John Battelle has a post entitled Please, Give me LiveSoft (Or...Please Split Up Microsoft!) where he writes

Everyone knows that Microsoft has one center of gravity that matters: The Office and Windows revenue line. Everything else pales in comparison. But where does Microsoft get judged, day in and day out? Not on Office, or even Windows. It's search, and innovation across the web generally. And there, it's clear, Microsoft's gravitational mass is getting in the way.
Microsoft is a middle aged company struggling to figure out how to dance with the teenagers, and its body simply can't keep up with its intentions, no matter how correct they may be. I'm not claiming "Microsoft doesn't get it" - in fact, I very much think it does. I'm saying that structurally, the company is not capable of executing on what it knows it must do. Major projects like Live, Search, and MSN need to compete in the same market ecosystem as Google, Yahoo, and the startups. As it stands now, they can't.

But that could be addressed. MSFT has already taken the first step, which is to reorganize into three distinct businesses - Platform and Products (Windows and MSN), Business (Software), and Entertainment/Devices (Xbox etc.). But really, what it needs to do is spin out a Google/Yahoo killer. Take Search, Live, and a good chunk of MSR (research) and make it a separately traded division of MSFT. Take the damn thing public. Imagine that IPO!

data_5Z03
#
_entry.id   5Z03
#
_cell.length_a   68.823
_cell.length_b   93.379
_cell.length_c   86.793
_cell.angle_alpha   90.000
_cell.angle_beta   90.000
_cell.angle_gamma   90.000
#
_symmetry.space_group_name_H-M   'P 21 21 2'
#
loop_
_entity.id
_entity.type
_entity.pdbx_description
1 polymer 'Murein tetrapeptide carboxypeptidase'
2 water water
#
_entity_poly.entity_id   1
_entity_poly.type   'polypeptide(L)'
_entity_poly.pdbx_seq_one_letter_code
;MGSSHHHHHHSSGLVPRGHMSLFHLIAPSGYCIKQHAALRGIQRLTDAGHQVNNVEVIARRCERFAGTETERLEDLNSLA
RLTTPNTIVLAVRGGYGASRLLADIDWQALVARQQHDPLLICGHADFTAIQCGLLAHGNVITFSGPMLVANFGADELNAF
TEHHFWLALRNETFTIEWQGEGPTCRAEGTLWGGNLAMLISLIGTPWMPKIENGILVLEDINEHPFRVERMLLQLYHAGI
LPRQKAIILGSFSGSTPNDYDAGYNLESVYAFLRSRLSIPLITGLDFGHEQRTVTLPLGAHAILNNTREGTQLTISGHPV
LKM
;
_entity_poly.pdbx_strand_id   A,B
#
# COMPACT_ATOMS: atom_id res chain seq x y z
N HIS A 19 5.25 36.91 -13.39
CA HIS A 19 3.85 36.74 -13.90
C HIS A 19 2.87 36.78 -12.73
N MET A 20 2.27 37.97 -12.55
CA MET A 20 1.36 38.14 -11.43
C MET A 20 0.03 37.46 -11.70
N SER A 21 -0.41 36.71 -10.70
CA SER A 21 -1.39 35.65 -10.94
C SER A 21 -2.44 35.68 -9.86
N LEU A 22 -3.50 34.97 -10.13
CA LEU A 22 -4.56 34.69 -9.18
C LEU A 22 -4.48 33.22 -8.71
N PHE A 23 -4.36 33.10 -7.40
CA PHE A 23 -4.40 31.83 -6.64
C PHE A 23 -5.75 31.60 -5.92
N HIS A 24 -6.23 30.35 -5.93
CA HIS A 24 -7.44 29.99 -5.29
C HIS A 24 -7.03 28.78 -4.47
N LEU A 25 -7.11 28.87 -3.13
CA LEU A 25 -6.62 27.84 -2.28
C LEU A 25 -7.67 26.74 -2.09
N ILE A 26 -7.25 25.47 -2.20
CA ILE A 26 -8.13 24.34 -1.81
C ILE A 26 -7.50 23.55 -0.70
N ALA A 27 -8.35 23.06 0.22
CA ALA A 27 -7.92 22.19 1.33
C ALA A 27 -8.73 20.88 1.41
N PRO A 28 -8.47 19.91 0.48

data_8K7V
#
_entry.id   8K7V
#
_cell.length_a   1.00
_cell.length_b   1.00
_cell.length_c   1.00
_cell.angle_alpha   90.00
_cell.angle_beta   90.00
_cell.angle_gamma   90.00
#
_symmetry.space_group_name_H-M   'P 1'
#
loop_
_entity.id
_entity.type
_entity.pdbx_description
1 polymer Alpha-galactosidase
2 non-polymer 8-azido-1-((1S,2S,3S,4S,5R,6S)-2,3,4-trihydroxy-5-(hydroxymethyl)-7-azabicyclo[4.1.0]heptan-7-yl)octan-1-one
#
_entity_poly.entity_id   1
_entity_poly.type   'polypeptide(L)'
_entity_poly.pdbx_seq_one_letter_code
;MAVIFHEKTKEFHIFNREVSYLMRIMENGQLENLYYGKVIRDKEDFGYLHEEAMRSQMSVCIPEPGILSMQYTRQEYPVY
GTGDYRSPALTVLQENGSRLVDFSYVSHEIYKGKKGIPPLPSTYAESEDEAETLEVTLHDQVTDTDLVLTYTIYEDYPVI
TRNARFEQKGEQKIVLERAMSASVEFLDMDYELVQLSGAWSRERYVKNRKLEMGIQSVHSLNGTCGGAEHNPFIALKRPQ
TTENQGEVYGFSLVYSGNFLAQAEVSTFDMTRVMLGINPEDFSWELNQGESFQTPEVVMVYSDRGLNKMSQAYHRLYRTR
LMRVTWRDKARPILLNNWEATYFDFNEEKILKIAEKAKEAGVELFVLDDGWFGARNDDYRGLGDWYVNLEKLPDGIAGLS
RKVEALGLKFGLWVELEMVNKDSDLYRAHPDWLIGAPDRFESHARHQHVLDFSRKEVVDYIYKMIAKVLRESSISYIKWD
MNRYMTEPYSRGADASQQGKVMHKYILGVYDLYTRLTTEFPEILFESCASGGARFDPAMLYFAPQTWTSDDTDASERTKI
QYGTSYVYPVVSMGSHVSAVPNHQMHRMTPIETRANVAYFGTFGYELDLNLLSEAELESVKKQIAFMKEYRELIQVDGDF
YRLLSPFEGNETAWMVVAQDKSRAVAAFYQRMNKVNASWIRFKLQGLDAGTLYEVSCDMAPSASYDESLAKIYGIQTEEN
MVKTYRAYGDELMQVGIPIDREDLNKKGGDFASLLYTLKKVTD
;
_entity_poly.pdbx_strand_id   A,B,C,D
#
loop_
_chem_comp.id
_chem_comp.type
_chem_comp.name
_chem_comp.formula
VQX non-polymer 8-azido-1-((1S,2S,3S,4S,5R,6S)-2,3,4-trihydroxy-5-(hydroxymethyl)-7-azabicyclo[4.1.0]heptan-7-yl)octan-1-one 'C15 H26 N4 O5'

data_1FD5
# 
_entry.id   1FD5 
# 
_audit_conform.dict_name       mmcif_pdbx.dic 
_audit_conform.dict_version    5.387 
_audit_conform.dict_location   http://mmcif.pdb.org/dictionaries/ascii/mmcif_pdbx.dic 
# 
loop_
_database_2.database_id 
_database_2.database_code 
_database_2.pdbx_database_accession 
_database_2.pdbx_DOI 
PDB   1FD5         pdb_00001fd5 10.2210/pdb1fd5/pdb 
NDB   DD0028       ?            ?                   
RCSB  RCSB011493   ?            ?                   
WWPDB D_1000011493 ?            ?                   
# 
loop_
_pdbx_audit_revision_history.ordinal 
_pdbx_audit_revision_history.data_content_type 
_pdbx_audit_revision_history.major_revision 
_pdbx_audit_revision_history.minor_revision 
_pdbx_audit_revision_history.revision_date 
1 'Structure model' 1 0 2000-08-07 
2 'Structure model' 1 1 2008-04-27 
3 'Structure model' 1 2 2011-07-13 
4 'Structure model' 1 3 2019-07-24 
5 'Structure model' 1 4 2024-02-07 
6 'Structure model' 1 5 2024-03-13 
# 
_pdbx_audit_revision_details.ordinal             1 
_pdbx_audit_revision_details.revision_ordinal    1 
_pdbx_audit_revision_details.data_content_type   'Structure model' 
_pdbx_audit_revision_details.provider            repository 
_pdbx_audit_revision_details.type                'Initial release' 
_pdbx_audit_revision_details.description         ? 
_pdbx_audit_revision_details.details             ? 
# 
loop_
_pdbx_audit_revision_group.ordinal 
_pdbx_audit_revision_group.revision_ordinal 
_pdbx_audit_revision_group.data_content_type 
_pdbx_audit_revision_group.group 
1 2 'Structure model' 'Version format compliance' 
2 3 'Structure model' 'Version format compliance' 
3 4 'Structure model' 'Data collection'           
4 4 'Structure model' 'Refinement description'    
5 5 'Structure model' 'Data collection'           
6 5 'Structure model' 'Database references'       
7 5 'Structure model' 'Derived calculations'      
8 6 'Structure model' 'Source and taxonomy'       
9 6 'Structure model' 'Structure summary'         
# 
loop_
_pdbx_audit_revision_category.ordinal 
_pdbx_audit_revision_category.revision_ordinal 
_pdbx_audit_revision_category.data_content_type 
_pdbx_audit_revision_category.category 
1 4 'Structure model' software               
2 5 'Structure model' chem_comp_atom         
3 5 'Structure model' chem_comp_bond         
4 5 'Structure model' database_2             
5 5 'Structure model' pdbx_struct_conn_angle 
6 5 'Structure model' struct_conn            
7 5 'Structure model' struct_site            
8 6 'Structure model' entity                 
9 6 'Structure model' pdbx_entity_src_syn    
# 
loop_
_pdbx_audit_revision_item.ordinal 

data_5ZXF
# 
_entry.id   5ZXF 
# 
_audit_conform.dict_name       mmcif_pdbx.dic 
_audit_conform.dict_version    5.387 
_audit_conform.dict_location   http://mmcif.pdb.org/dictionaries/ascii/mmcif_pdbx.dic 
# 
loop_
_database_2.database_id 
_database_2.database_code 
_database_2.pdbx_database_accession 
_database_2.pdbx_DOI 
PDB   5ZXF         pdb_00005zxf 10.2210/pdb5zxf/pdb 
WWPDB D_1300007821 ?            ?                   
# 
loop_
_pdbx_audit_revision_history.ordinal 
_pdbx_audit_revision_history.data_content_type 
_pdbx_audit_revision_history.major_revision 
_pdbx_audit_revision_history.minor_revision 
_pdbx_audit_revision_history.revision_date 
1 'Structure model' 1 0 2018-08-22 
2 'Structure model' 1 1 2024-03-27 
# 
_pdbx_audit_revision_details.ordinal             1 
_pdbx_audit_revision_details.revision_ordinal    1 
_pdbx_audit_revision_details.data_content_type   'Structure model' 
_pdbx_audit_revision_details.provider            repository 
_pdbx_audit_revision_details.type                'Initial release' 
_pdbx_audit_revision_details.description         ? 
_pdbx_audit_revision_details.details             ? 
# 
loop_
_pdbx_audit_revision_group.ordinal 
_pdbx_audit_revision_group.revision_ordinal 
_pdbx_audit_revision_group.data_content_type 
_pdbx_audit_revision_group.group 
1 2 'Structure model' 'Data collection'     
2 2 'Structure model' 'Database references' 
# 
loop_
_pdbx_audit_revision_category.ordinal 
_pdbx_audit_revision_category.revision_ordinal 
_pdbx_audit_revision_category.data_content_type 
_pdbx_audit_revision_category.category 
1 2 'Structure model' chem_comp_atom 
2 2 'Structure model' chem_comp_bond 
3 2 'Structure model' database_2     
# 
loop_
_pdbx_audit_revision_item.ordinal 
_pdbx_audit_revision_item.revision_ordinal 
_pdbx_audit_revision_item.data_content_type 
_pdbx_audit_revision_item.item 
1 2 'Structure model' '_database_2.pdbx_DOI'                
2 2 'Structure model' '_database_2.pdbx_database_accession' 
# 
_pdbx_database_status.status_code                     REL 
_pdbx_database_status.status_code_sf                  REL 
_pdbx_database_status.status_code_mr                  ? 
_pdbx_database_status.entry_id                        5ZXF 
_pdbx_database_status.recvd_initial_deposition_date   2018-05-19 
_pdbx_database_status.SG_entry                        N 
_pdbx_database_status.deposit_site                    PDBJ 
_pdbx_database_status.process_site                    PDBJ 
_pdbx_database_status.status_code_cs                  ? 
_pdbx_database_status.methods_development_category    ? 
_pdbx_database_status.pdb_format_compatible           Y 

Let's call this new company LiveSoft.

When I first joined MSN I used to think the same thing, that Microsoft should spin off MSN instead of making us pay the various strategy taxes that comes with being part of the B0rg cube. However over time I've realized that this is never going to happen for two reasons.

The first reason I believe Microsoft would never spin off MSN (or Live or whatever we are calling it this week) is that the writing is on the wall that the era of desktop software is coming to an end. I suspect that the folks driving our technical direction like Ray Ozzie and Bill Gates have already accepted this which is why almost everytime see them giving speeches on our future direction you hear the magic buzzword services.

The second reason I believe Microsoft would never spin of MSN is revenue growth. If you look at all the various businesses Microsoft is in, the one with the highest growth potential is online advertising not video game consoles, mobile phone operating systems or any of our other "emerging businesses". From a dollars and cents perspective, it makes no sense for Microsoft to give up it largest growth business.

It is a nice dream though.